How do you add color or bold the echo outputs in a shell script?

If you’re working in linux you will be introduced to writing shell scripts at some point. When you do, you’ll become very familiar with the echo.

If you open your terminal, and run an echo command it’ll literally echo whatever you put after the echo:

$ echo "Hello World" Hello World

In short, it outputs whatever string you place after the echo.

At some point, in your bash script you will use an echo command to output a state. You will apply a setting or run a too, and you will use an echo to output the state on your screen. When you do this, you will want to add some form of readability to the output. You can do this with spacing, colors, or other similar syntax modifications. Similar to what you might find in this post (e.g., bold to highlight things of importance).

Doing this in a shell script is a bit different.

When trying to use colors you have to use the ANSI escape codes. Example:

Black        0;30     Dark Gray     1;30
Red          0;31     Light Red     1;31
Green        0;32     Light Green   1;32
Brown/Orange 0;33     Yellow        1;33
Blue         0;34     Light Blue    1;34
Purple       0;35     Light Purple  1;35
Cyan         0;36     Light Cyan    1;36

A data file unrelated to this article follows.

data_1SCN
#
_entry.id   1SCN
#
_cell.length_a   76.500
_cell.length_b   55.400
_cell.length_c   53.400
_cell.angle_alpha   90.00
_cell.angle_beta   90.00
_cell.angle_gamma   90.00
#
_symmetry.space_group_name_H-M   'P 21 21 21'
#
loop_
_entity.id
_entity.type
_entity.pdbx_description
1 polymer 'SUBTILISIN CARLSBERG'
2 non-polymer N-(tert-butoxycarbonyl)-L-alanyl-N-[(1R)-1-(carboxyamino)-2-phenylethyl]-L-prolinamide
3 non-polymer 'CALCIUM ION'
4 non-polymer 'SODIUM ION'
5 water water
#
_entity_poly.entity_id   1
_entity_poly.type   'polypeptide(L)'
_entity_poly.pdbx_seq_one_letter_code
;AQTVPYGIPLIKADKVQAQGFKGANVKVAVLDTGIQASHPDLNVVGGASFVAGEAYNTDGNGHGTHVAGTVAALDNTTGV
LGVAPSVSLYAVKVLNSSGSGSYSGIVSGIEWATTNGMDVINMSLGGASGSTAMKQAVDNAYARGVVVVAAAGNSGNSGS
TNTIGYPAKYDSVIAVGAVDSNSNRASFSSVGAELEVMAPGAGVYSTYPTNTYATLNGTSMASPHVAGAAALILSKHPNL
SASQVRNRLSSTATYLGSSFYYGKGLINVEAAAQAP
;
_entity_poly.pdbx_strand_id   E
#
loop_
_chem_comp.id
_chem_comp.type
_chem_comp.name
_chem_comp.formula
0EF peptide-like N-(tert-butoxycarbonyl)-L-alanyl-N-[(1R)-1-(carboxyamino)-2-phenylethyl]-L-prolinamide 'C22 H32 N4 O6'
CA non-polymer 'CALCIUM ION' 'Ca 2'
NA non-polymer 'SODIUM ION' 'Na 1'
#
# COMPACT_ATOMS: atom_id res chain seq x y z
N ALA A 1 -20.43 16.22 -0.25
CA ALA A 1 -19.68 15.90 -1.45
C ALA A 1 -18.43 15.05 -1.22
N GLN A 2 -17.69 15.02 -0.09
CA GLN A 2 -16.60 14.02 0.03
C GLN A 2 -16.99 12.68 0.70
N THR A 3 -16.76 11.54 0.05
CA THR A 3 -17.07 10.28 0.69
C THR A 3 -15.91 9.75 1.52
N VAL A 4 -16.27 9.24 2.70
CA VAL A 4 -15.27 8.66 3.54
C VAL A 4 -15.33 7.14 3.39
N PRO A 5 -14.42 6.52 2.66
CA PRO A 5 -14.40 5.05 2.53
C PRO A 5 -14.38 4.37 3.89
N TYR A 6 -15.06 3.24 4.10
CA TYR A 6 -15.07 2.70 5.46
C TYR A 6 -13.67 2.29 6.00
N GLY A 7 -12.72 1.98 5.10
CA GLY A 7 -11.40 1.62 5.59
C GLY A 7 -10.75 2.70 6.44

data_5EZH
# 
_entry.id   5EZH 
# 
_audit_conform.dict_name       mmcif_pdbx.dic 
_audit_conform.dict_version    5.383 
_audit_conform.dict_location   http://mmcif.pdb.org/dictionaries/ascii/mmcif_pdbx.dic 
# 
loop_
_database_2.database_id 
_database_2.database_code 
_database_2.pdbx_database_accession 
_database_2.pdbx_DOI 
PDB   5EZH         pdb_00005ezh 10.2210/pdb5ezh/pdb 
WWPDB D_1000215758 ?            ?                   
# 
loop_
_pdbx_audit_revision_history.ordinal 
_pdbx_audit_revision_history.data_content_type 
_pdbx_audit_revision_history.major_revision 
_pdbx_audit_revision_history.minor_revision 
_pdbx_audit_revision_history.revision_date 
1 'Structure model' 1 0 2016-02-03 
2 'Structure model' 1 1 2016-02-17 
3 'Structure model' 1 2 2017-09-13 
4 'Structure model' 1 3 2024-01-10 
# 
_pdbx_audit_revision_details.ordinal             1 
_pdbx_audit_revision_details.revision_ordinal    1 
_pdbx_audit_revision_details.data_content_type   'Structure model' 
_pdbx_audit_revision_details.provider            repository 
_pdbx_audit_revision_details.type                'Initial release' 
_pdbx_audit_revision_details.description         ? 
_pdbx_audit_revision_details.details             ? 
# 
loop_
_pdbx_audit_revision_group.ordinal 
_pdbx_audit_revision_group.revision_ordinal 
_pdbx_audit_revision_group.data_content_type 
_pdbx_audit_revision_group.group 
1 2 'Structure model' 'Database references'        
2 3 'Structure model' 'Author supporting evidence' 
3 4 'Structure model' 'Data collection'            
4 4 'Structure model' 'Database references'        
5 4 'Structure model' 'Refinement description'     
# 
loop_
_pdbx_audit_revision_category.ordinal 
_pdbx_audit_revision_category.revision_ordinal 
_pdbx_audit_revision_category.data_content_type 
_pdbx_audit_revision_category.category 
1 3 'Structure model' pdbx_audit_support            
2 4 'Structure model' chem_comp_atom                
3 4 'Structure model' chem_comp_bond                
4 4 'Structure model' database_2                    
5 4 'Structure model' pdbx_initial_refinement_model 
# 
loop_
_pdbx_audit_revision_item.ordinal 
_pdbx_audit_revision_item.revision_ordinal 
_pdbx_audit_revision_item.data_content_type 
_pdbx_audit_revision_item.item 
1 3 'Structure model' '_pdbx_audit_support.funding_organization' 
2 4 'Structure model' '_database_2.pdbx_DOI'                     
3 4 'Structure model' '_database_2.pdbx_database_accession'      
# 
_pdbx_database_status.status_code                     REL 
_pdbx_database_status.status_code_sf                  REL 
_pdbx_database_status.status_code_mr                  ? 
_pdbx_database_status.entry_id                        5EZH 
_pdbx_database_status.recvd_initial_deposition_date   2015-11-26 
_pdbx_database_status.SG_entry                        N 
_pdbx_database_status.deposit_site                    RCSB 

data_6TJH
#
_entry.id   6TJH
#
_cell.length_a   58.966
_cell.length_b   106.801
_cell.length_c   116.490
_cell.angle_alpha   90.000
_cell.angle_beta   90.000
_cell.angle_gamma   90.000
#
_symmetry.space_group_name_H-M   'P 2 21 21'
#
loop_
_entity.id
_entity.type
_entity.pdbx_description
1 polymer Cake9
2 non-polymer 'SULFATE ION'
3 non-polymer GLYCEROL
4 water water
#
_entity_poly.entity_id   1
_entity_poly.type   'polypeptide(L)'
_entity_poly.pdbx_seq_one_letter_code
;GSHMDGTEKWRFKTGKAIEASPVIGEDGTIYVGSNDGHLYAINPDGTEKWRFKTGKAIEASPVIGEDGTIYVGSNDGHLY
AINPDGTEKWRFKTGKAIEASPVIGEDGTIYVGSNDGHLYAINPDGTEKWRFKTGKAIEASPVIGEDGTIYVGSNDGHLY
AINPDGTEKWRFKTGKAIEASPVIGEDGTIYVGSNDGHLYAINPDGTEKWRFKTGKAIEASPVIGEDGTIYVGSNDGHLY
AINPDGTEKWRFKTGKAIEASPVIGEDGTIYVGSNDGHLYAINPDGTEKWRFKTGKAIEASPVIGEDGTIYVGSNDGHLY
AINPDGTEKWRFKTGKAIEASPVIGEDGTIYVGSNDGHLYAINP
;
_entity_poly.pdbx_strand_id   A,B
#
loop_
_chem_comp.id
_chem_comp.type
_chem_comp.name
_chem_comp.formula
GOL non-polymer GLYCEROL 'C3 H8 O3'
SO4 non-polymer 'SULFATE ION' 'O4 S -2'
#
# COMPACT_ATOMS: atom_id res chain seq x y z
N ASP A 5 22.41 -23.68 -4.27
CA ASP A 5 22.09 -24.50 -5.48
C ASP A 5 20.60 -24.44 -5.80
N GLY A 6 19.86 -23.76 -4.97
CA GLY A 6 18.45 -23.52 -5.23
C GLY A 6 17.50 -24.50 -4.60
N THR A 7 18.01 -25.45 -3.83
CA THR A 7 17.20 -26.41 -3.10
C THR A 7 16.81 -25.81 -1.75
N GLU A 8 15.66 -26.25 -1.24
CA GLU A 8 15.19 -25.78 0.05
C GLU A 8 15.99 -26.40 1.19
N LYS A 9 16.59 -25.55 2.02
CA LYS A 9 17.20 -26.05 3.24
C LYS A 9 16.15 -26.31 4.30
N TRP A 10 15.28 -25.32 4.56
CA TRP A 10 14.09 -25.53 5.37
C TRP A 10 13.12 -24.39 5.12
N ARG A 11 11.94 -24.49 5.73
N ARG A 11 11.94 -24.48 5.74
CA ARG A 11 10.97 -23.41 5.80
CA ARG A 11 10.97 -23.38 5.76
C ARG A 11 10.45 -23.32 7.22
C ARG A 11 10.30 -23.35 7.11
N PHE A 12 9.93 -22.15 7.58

Light Gray   0;37     White         1;37

In your bash script you’ll need to define the constant before you can use them.

#!/bin/bash

RED='\033[0;31m'
NC='\033[0m' # No Color

This allows you to use it later in the script. In this example I’ve added a RED and a NC constant. This is important, and will make sense in the next section.

Now let’s make Hello red, and World black on the output. To do this, we’ll do the following in the script:

#!/bin/bash

RED='\033[0;31m'
NC='\033[0m' # No Color

echo -e "${RED}Hello${NC} World"

What you see is that in order to call the Red constant you have to use ${RED}. You should also notice the use of the NC constant, ${NC}. This is important, if you don’t use it the red will apply to the rest of the echo output. The NC constant tells the color when to stop. Another important thing to make not of is the use of the -e option (definition: enable interpretation of backslash escapes). If you don’t use the e option you won’t be able to use the colors.

Now let’s say you want to add some bold to Hello. You have to add two additional constants:

#!/bin/bash

RED='\033[0;31m'
NC='\033[0m' # No Color
BOLD=$(tput bold)
NORM=$(tput sgr0)

echo -e "${RED}${BOLD}Hello${NC}${NORM} World"

What we’ve done here is used the tput and the associated character attributes. In this instance we’re using bold and sgr0. We use the constants the same as the colors, but be mindful of the order. Similar to the color, you have to tell the output when to stop applying the character attribute.

In other words, if you don’t close the ${BOLD} with ${NORM} your entire output will be bold.

That should do it! Happy echo output formatting!

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